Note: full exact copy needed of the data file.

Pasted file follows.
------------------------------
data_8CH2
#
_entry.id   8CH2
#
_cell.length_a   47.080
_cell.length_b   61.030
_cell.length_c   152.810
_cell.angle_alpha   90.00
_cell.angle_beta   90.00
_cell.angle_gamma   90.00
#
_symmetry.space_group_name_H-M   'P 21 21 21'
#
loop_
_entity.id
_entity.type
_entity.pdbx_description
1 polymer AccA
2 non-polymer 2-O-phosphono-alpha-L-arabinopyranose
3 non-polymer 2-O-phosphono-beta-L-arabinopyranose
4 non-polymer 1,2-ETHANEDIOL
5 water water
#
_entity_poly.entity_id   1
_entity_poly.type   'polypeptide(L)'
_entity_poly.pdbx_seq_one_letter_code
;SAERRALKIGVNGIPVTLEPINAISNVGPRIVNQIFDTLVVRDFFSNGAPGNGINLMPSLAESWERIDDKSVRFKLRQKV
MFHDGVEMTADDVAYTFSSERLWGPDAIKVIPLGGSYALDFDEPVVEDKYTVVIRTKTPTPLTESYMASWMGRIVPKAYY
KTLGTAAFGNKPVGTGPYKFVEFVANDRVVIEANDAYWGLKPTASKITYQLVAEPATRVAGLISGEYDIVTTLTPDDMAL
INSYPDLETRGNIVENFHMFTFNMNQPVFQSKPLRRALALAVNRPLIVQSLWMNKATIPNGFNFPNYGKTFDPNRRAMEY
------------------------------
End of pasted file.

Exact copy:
data_8CH2
#
_entry.id   8CH2
#
_cell.length_a   47.080
_cell.length_b   61.030
_cell.length_c   152.810
_cell.angle_alpha   90.00
_cell.angle_beta   90.00
_cell.angle_gamma   90.00
#
_symmetry.space_group_name_H-M   'P 21 21 21'
#
loop_
_entity.id
_entity.type
_entity.pdbx_description
1 polymer AccA
2 non-polymer 2-O-phosphono-alpha-L-arabinopyranose
3 non-polymer 2-O-phosphono-beta-L-arabinopyranose
4 non-polymer 1,2-ETHANEDIOL
5 water water
#
_entity_poly.entity_id   1
_entity_poly.type   'polypeptide(L)'
_entity_poly.pdbx_seq_one_letter_code
;SAERRALKIGVNGIPVTLEPINAISNVGPRIVNQIFDTLVVRDFFSNGAPGNGINLMPSLAESWERIDDKSVRFKLRQKV
MFHDGVEMTADDVAYTFSSERLWGPDAIKVIPLGGSYALDFDEPVVEDKYTVVIRTKTPTPLTESYMASWMGRIVPKAYY
KTLGTAAFGNKPVGTGPYKFVEFVANDRVVIEANDAYWGLKPTASKITYQLVAEPATRVAGLISGEYDIVTTLTPDDMAL
INSYPDLETRGNIVENFHMFTFNMNQPVFQSKPLRRALALAVNRPLIVQSLWMNKATIPNGFNFPNYGKTFDPNRRAMEY